Africa is currently bearing the brunt of the effects of climate change, particularly with regards to extreme weather.
Water access has been a legacy issue for the development of African nations, with demand continuing to rise (for example, a rapidly growing population means an ever-expanding agricultural network). Factor in the worsening effects of climate change on water supplies, and Africa’s future looks increasingly uncertain.
Drought and water-shortages are already commonplace around the Horn of Africa, with Kenya facing its worst drought in 40 years. No rainfall for three years has devastated infrastructure and agricultural production, leaving 18 million people on the brink of starvation.
Africa’s water crisis disproportionately affects women. UNICEF estimates that across the world, women and girls spend 200 million hours (22,800 years) a day travelling long distances from their house to collect water.
While African and international leaders scramble for solutions, a few African women are taking matters into their own hands, with impressive results.
‘Dar Si Hmad’ is a sustainable Moroccan non-profit initiative, co-founded in 2010 by Jamila Bargach. During that time, Morocco was experiencing severe water shortages, an issue which has now worsened into the worst drought in almost three decades.
Bargach’s solution was simple. Although riverbeds and reservoirs had dried up in her local area, she noticed that overnight, fog was still developing. Bargach and a small team of scientists and developers from the German Water Foundation set about designing a way to harness every last drop of water from this unlikely source.
What they came up with was a specialised net engineered to ‘catch’ the maximum amount of water possible from the humidity of the fog.
‘If you think about a volleyball net - in the morning, you find it wet because of the humidity collected. It's the same principle,'’ Bargach explains.
Once captured, the moisture is collected and passed through a specialised system, then split into containers and distributed into local communities.
The latest incarnation of their fog-harnessing tech, the CloudFisher system, is the largest of its kind in the world, able to provide villagers with up to 1,600 gallons of water a day.
This is not only vital for life in the community, but it particularly alleviates the burden that falls on the women in these communities.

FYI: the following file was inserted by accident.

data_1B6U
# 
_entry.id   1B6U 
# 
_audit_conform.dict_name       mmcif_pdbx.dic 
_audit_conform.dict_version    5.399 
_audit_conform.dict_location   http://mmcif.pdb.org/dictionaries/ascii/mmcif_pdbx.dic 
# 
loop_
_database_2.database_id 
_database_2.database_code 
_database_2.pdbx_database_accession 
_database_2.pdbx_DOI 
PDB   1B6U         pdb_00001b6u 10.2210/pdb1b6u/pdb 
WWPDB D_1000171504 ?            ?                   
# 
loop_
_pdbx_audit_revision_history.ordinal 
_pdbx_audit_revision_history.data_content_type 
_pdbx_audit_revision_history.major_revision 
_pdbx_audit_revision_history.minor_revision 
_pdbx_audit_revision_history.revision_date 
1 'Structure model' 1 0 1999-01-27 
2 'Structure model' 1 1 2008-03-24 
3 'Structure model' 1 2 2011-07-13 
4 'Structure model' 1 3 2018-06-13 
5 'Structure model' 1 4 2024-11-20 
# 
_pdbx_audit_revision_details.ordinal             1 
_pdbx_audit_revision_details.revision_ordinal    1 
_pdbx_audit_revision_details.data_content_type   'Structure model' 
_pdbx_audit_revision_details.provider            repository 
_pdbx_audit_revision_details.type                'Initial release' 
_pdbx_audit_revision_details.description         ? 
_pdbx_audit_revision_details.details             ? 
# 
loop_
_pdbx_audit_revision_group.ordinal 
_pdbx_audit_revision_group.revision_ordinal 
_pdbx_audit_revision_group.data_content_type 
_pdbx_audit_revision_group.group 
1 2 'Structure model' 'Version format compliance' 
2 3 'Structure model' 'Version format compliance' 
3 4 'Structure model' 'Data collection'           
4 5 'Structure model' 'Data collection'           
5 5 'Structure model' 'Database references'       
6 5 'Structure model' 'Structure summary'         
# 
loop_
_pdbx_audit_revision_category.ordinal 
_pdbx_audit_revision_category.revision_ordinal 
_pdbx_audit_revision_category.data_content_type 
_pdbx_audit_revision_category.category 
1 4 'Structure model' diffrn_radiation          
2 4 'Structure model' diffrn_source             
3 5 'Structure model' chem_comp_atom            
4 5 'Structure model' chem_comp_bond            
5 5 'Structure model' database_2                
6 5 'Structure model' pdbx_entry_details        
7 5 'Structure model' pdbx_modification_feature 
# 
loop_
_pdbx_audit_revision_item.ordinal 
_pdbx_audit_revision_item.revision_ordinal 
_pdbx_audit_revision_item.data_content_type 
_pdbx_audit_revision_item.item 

As well as its unique conceptualisation, the fog project was also funded by maverick means.
Instead of the traditional route of pursuing government funding (which may have been especially unlikely in the aftermath of a financial crisis) Bargach and her team mobilised community volunteers and sought out donations. Funding came in from all over the world, supporting 16 net installations since 2010 in villages across the Aït Baamrane region. For Bargach and Dar Si Hmad, this is just the beginning.
‘We’re in the process of expanding the projects and hopefully we will connect at least eight more villages, if not 12, depending on the funding that we have.’ she said.
On the other side of the continent, in Rwanda, another female-led water initiative is driving huge change in local Rwandan communities.
In 2014, Christelle Kwizera founded Water Access Rwanda. The aim was to tackle reducing water collection times for women in her local community by developing an infrastructure that would allow for private installation of water pipes in homes, as well as public collection points, at a very low cost.
Water Access Rwanda’s most successful and effective service has been what Kwizera terms ‘Inuma’; a system of ‘mini-grids’ each taking 6-18 days to build. The construction project creates employment opportunities for local labourers and irrigation workers, who have to drill the borehole.
Once completed, a kiosk - the point at which the water is brought up from the ground and sold in exchange for tokens – is set up for communities to purchase water. Over 1000L of water can be bought for around $1, revolutionising and democratising water access.
Any private houses that fall within the catchment of a mini-grid can negotiate their own arrangement.
Kwizera’s success in fighting for change with her community in Rwanda was only the beginning, and she now employs large teams as far afield as DRC, Burundi and Uganda.
Innovative women-led ventures like Dar Si Hmad and Water Access Rwanda offer up a bright and sustainable future for Africa’s response to climate change.
What makes these projects special is their community-based philosophies; complex local problems are solved best by informed local knowledge, which offers hope that African ingenuity can lead to community-led solutions across the African continent.